August 15, 2008

Study’s latest phase examines angina treatments

Featured Image

David Maron, M.D.

Study’s latest phase examines angina treatments

The latest COURAGE Trial focused on the quality of life benefits of two initial treatment strategies for chronic, stable angina: percutaneous coronary intervention (PCI) combined with medical therapy versus medical therapy alone.

Angina is chest pain from narrowed coronary arteries that affects 7 million people in the United States.

To treat it, doctors usually weigh the two options tested in COURAGE (Clinical Outcomes Utilizing Revascularization and Aggressive DruG Evaluation).

“Although both treatment groups improved significantly, the PCI plus medical therapy group had a small but significant incremental benefit for the first two years, but that benefit disappeared by 36 months,” said David Maron, M.D., associate professor of Medicine and Emergency Medicine and one of the co-authors of the report, published this week in the New England Journal of Medicine.

In the first COURAGE publication in NEJM last year, investigators reported that optimal medical therapy without routine PCI can be implemented safely in the majority of patients with stable coronary artery disease — without increasing the risk of death or heart attack.

In the latest report, the researchers turned their attention to how quality of life and relief of angina differs between the two groups of patients. They used the Seattle Angina Questionnaire to assess self-reported, angina-related health status.

They followed 2,287 patients for 4.5 years, during which time patients completed the questionnaire to indicate how often they were having angina, its severity and how much it affected their quality of life.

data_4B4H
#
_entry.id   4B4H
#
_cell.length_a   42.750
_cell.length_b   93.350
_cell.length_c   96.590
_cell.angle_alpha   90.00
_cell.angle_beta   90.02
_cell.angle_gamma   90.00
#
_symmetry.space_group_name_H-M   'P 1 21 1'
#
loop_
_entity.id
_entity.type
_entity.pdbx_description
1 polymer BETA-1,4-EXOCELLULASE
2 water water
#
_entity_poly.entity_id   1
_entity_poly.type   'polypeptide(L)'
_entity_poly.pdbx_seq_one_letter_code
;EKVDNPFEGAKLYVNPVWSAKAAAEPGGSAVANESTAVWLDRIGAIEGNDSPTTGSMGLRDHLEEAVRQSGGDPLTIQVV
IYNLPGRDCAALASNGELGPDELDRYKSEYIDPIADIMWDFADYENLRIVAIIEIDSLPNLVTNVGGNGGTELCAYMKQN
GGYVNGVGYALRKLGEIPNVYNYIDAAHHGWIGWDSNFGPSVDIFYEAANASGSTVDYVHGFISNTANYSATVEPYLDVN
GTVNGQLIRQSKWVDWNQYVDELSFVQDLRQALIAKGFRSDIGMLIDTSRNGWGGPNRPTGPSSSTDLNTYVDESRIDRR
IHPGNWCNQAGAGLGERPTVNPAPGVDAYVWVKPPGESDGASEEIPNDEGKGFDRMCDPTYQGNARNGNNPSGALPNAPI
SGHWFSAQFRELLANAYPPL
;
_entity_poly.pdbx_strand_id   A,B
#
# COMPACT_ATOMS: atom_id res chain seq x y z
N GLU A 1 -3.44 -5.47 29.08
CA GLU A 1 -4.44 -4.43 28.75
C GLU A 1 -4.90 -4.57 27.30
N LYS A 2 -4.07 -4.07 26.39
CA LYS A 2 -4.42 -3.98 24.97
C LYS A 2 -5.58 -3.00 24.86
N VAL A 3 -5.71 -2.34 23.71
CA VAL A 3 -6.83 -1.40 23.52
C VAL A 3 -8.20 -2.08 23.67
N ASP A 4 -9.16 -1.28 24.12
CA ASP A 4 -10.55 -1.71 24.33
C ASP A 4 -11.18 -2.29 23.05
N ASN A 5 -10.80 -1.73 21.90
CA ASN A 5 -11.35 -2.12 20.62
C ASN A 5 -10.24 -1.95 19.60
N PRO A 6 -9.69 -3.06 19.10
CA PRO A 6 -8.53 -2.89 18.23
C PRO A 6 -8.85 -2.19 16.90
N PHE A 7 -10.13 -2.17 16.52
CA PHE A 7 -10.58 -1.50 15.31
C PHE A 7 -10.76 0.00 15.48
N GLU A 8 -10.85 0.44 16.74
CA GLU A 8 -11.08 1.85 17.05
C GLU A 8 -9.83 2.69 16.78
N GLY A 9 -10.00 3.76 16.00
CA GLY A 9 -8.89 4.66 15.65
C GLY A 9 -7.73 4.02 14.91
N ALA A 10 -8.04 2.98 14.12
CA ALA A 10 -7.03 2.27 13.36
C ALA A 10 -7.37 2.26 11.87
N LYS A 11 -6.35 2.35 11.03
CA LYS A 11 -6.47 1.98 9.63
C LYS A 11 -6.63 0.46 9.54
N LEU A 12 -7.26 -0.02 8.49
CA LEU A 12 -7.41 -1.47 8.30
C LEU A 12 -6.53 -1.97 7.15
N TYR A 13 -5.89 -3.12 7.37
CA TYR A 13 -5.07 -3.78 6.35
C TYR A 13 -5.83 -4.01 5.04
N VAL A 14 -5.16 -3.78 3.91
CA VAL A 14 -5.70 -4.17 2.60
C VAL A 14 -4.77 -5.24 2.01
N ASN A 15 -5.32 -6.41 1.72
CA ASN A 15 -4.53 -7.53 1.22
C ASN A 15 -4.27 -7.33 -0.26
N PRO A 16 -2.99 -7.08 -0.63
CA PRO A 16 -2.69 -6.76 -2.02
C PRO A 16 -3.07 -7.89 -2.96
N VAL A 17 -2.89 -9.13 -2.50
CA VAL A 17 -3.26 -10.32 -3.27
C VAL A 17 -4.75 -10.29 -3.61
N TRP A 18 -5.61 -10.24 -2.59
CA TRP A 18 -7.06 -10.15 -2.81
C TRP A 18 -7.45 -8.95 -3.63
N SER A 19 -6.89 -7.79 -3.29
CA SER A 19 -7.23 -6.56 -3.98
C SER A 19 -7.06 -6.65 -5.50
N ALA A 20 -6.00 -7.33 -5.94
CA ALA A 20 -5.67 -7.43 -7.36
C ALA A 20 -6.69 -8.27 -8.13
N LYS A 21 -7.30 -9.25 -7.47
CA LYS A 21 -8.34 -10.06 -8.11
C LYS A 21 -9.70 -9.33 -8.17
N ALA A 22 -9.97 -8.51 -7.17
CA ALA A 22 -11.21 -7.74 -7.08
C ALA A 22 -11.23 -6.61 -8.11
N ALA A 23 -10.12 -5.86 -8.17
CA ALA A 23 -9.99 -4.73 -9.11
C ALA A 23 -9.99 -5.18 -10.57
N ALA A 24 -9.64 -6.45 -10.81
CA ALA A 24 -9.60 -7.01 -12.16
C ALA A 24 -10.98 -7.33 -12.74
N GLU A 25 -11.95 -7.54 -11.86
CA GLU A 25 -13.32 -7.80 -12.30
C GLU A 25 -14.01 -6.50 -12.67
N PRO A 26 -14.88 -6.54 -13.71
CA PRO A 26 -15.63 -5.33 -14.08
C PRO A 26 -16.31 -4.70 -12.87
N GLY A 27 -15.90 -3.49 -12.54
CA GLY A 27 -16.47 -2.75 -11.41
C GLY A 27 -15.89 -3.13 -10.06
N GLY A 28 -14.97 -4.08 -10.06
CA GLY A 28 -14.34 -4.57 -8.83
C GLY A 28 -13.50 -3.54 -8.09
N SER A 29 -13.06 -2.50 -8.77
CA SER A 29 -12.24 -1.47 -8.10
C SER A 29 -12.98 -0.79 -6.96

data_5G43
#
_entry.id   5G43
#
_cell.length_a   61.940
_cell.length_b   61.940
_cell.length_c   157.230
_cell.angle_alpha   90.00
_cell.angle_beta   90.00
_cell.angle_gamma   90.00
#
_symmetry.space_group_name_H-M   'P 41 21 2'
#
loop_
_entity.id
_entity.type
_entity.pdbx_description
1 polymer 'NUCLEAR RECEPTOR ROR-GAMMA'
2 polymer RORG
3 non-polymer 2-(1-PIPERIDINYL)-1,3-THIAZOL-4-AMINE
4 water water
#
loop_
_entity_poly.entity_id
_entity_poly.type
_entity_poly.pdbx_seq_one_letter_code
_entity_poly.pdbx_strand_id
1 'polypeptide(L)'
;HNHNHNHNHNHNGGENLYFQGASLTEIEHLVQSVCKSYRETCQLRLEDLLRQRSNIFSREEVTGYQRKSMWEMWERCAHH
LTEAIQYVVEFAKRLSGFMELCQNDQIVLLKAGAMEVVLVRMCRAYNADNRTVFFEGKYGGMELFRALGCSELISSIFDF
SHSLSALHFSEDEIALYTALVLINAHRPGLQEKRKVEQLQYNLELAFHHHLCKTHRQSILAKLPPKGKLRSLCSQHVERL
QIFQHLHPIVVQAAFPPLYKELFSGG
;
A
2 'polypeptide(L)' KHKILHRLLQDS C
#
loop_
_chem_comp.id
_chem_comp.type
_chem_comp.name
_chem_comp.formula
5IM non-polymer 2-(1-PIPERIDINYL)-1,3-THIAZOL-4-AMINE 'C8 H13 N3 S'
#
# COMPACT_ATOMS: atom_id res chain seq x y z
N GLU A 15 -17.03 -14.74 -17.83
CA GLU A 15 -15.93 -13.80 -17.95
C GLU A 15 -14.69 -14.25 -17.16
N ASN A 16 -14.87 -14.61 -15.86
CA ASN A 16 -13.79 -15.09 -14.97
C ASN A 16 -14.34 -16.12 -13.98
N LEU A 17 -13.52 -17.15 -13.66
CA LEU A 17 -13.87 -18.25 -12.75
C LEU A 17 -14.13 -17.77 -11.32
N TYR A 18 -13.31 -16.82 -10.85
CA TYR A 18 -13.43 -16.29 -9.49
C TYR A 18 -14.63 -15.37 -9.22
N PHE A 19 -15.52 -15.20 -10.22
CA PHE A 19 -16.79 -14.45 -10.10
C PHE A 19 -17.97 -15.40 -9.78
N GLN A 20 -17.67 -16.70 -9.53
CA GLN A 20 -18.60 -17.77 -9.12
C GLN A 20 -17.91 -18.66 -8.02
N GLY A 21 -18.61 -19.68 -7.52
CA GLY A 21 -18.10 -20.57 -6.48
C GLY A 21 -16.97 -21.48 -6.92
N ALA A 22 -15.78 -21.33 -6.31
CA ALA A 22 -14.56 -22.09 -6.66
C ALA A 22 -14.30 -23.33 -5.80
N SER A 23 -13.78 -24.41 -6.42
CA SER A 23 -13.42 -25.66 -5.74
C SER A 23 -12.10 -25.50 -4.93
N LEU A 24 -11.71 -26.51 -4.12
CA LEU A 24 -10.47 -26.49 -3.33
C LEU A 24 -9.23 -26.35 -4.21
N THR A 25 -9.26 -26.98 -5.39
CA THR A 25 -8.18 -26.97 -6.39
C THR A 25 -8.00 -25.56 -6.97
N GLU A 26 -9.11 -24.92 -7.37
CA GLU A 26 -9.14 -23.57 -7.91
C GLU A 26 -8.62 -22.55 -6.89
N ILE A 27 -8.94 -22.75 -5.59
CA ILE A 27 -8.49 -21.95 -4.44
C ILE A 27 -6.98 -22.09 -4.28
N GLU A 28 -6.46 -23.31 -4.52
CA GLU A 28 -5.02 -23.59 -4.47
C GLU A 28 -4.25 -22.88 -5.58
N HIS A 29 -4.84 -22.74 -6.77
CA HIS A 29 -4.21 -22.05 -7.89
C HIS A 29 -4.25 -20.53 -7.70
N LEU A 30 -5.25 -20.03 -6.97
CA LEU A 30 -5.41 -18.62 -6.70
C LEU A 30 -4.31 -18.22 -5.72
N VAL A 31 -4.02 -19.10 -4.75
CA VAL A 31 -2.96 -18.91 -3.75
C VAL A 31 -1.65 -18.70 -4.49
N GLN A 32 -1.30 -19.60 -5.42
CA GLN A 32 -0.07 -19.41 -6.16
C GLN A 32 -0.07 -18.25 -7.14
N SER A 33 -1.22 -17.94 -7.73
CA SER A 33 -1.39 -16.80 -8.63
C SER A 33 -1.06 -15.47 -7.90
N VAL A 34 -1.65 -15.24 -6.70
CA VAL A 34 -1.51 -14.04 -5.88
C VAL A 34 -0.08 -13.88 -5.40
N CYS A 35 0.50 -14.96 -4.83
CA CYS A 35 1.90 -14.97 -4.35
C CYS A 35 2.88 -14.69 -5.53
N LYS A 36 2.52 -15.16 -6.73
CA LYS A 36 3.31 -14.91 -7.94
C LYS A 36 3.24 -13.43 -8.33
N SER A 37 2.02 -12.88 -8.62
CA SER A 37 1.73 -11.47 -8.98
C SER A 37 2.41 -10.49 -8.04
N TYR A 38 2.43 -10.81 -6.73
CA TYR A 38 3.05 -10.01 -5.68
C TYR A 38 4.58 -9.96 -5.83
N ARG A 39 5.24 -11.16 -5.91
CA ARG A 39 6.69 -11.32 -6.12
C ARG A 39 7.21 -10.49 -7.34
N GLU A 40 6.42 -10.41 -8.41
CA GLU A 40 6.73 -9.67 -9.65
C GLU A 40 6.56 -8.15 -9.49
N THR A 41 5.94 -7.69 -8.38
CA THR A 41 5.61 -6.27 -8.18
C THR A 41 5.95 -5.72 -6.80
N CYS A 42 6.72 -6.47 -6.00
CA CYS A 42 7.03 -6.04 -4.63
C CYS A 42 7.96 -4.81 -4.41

At baseline 22 percent of the patients were angina free. The questionnaire was repeated at three months, showing that 53 percent were angina free in the PCI group and 42 percent in the medical therapy group.

“That was a statistically significant difference in favor of PCI,” Maron said.

The gap narrowed at 24 months, and by 36 months there was no significant difference in health status between the two groups. Additionally, those patients suffering from more severe angina received greater benefit from PCI than patients suffering with milder angina.

“The bottom line is that if a patient has no angina, PCI is not necessary. If a patient has mild angina, it is safe and reasonable to defer to PCI. Patients with severe angina clearly benefit symptomatically from PCI,” Maron said. “My hope is that this quality of life analysis will provide patients and physicians with useful information as they consider treatment options.”

Maron, who has worked with the COURAGE investigators since the mid-1990s, is a member of the COURAGE executive committee and was chair of the study's optimal medical therapy committee.